Martin Smid - the student who survived his own death on the 17th November 1989

This month is the 14th anniversary of the dramatic events that in a matter of days brought down Czechoslovakia's communist regime. We remember the period as a bloodless or "velvet" revolution, but on the 17th November 1989, at the height of the student demonstration that sparked the revolution, a rumour spread like wildfire that a mathematics student from Prague's Charles University, a certain Martin Smid, had been beaten to death by the police. It was true that Martin had been at the demonstration, but as we hear from him now, rumours of his death were greatly exaggerated.

Martin Smid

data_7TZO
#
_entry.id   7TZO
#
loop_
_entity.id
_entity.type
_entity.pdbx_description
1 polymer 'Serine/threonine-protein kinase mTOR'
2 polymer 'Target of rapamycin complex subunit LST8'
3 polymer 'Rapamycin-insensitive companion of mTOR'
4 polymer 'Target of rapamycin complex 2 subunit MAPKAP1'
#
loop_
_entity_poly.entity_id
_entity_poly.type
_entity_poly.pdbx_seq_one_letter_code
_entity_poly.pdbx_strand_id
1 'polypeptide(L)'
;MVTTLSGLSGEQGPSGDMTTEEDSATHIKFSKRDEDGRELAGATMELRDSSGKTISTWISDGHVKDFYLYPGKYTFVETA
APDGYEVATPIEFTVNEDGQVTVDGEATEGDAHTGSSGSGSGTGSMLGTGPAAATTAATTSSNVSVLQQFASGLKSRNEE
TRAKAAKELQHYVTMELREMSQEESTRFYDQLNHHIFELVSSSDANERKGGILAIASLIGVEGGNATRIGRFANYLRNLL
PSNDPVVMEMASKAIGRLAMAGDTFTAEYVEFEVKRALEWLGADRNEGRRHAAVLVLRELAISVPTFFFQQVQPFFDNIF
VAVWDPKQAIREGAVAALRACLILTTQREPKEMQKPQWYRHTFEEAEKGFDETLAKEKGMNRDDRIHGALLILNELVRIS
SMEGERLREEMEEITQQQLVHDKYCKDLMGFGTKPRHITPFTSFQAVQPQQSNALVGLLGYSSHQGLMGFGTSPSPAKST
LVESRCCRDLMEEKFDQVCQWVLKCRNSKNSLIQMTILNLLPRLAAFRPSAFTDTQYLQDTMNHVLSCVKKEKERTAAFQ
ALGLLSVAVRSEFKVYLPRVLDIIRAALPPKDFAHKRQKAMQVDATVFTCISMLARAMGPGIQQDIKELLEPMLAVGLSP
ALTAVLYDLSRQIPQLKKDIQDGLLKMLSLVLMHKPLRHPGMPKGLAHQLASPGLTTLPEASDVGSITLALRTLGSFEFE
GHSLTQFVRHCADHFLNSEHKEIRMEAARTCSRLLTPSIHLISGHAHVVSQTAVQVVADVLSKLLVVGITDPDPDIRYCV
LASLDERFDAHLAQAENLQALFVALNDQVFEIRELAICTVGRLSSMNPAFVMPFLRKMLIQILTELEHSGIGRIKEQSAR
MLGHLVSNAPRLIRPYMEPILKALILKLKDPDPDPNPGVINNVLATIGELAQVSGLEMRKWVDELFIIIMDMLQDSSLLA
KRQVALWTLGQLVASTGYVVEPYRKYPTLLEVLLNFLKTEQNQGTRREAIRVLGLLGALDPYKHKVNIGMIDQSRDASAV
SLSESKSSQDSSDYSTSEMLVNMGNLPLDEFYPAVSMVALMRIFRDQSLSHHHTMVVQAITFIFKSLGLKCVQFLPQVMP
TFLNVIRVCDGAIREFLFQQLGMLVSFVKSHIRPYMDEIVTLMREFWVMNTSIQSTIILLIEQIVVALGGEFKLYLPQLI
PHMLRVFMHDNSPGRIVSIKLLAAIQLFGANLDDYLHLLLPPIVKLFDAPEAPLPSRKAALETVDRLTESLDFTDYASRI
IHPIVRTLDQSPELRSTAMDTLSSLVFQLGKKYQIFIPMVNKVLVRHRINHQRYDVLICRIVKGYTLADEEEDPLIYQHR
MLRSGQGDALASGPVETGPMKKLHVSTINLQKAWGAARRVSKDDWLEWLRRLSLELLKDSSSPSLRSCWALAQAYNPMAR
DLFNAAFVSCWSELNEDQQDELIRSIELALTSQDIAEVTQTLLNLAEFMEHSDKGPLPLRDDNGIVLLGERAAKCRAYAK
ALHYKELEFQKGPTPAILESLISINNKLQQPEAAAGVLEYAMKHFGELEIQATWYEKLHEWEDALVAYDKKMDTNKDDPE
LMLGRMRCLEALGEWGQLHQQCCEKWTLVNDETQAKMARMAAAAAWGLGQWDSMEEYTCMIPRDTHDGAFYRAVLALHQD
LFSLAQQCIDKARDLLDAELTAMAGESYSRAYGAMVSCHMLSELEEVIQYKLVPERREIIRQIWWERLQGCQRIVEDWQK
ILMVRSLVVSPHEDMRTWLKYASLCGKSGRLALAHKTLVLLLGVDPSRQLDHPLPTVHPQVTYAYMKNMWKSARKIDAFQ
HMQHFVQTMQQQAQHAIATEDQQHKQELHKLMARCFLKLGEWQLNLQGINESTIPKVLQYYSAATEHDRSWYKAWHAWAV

"Whenever the anniversary of the 17th November comes round, one memory always comes back to me. It's like this. I was declared dead - at the height of the demonstrations a rumour spread that a person with my name and studying in the same year at the same university had been killed during the anti-regime demonstration on the 17th November. I can't understand how the rumour came about in the first place, and why my name was chosen. And the whole thing has another strange aspect for me as well. I became the centre of attention for the whole nation, without knowing why, without knowing what I could do for my country. You know, a popular actor acts for the people, a singer sings for the people, but if, like me, you become the victim of a rumour, you just don't know what to do. One ironic thing is that telling the truth by putting down the rumour helped the communist regime, but on the other hand, the truth has to be told. When I was interviewed just after the incident, I tried to make it clear: no, I hadn't been killed but people had been injured, and the police did use violence to put down the demonstration. I was very conscious of the fact that it could easily have happened. For me it really was an encounter with death. I saw with my own eyes how it would have been for my family if I had died. Dozens of relatives heard the rumour, most didn't even phone us, because they were afraid, and we had to reassure them that everything was alright. Another rather weird thing is that a lot of people actually thought I was a communist secret police plant and had deliberately faked my own death. I don't know why. The only encounter I had ever had with the police was when they once told me off for playing the guitar in a train. To this day I ask myself again and again: why did it happen and why me?"